Uranus's Rings turn edge-on to Earth for the first time
August 23, 2007 Uranus is coasting through a brief window of time when its rings are edge-on to Earth. It's not the first time they've been edge-on, which they do every 42 years, but it is the first time they've been edge on since they were discovered. Astronomers peering at the rings with ESO's Very Large Telescope and other space or ground-based telescopes are hence getting an unprecedented view of the fine dust in the system, free from the glare of the bright rocky rings. They may even find a new moon or two. The pic shows Uranus surrounded by its rings and some of the moons, as they appear on a near-infrared image that was obtained in the Ks-band (at wavelength 2.2 _m) with the ISAAC multi-mode instrument on the 8.2-m VLT ANTU telescope.
ESO's VLT took data at the precise moment when the rings were edge-on to Earth," said Imke de Pater, of University of California, Berkeley who coordinated the worldwide campaign. She worked with two team members observing in Chile: Daphne Stam of the Technical University Delft in the Netherlands and Markus Hartung of ESO.
The observations were done with NACO, one of the adaptive optics instruments installed at the VLT. With adaptive optics, it is possible to obtain images almost free from the blurring effect of the atmosphere. It is as if the 8.2-m telescope were observing from space.
Observations were also done with the Keck telescope in Hawaii, the Hubble Space Telescope, and at the Palomar Observatory.
"Using different telescopes around the world allows us to observe as much of the changes during the ring-plane crossing as possible: when Uranus sets as seen from the VLT, it can still be observed by the Keck," emphasised Stam.
Uranus orbits the Sun in 84 years. Twice during a Uranian year, the rings appear edge-on to Earth for a brief period. The rings were discovered in 1977, so this is the first time for a Uranus ring-crossing to be observed from Earth.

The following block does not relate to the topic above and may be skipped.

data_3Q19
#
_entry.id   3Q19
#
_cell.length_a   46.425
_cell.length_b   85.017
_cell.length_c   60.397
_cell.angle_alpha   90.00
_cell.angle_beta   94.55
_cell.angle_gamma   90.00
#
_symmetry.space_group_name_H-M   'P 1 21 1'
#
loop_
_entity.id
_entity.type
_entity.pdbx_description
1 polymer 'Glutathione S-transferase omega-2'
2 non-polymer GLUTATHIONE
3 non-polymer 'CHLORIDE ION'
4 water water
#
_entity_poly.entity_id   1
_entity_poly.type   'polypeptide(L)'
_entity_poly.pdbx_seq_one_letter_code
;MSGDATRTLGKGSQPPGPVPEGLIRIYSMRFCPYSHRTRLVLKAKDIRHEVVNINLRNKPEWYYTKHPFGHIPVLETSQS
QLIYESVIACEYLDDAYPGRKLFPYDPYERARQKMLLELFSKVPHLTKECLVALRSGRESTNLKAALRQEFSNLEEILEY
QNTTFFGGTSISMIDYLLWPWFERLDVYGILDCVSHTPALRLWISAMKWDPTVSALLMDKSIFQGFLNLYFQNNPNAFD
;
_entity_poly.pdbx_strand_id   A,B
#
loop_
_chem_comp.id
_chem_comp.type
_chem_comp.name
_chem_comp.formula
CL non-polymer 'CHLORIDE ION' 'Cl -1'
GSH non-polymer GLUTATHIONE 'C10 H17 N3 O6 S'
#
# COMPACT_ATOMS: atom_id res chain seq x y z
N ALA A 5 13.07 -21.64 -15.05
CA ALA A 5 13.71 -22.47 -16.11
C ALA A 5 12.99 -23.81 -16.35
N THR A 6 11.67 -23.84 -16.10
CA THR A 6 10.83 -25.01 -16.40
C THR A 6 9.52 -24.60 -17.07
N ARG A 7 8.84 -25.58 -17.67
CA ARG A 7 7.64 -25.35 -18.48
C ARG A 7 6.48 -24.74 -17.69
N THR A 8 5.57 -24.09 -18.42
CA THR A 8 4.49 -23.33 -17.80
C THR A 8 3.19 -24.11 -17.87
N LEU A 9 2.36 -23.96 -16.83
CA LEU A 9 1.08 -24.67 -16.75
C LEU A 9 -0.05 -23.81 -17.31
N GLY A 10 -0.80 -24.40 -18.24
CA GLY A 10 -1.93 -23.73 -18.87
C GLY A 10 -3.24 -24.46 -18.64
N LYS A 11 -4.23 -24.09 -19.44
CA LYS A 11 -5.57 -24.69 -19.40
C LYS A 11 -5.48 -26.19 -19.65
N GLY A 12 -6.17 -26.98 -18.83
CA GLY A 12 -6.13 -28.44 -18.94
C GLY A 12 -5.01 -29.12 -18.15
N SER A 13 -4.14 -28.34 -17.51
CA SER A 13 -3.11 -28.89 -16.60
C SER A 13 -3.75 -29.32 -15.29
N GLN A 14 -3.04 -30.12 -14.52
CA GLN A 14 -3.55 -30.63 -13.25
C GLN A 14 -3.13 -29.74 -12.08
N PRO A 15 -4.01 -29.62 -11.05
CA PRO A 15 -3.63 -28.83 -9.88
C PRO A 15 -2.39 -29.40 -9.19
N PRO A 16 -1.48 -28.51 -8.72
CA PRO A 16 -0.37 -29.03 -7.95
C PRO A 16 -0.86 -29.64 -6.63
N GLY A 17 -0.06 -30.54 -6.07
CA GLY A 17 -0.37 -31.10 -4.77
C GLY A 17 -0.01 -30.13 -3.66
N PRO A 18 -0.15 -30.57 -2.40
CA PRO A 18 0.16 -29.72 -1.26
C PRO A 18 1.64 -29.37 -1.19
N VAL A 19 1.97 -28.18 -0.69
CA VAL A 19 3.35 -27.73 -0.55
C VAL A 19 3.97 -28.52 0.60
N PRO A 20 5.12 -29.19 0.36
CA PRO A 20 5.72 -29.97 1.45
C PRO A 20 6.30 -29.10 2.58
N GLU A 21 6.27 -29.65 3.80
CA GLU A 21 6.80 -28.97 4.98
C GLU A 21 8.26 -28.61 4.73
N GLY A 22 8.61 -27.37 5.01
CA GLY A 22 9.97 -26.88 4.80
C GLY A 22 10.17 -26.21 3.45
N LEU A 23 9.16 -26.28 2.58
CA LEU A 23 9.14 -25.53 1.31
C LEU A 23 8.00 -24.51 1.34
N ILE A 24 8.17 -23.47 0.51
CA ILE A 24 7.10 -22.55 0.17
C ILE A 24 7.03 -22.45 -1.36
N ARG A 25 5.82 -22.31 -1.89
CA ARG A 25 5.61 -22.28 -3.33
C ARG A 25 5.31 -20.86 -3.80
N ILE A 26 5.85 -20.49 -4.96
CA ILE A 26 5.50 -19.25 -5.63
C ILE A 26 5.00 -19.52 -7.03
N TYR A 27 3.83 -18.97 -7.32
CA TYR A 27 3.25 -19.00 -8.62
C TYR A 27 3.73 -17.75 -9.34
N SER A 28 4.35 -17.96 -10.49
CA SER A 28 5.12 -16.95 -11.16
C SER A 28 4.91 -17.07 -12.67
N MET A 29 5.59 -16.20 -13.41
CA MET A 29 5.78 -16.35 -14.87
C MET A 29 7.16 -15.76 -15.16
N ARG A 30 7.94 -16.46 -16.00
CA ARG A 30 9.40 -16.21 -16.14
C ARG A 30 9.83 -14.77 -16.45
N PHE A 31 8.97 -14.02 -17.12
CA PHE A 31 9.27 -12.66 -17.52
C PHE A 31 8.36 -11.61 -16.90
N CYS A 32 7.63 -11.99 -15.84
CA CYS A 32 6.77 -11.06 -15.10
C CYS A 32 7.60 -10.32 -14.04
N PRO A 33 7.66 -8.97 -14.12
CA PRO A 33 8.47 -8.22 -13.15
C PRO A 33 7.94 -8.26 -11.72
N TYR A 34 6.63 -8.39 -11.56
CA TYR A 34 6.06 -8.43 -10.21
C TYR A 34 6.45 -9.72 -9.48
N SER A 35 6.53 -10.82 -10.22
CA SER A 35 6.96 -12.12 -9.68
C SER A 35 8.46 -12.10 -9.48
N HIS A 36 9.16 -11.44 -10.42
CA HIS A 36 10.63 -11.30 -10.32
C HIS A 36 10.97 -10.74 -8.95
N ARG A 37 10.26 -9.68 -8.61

The advantage of observations at a ring-plane crossing is that it becomes possible to look at the rings from the shadowed or dark side. From that vantage point, the normally bright outer rings grow fainter because their centimetre- to metre-sized rocks obscure one another, while the dim inner rings get brighter as their material merges into a thin band along the line of sight.
Two little satellites called Cordelia and Ophelia straddle the brightest ring, the 'Epsilon Ring', and keep it in place, but it has always been assumed there must be more of these satellites that are confining the 9 other narrow rings. Normally the satellites are lost in the glare of the rings, but during these events the unique orientation makes the bright rings essentially invisible. Thus the ring plane crossing gives astronomers a rare chance, just once every 42 years, to image these tiny satellites.
Imke de Pater and colleagues made observations of the rings with the Keck II telescope on 28 May 2007. These observations are presented in an article appearing today (Thursday 23 August) in Science Express, the online edition of Science magazine. There, the astronomers report that the rings of micron-sized dust have changed significantly since the Voyager 2 spacecraft photographed the Uranus system 21 years ago. Imke de Pater will discuss these results and the new images during a talk today at the European Planetary Science Congress 2007 meeting in Potsdam, Germany.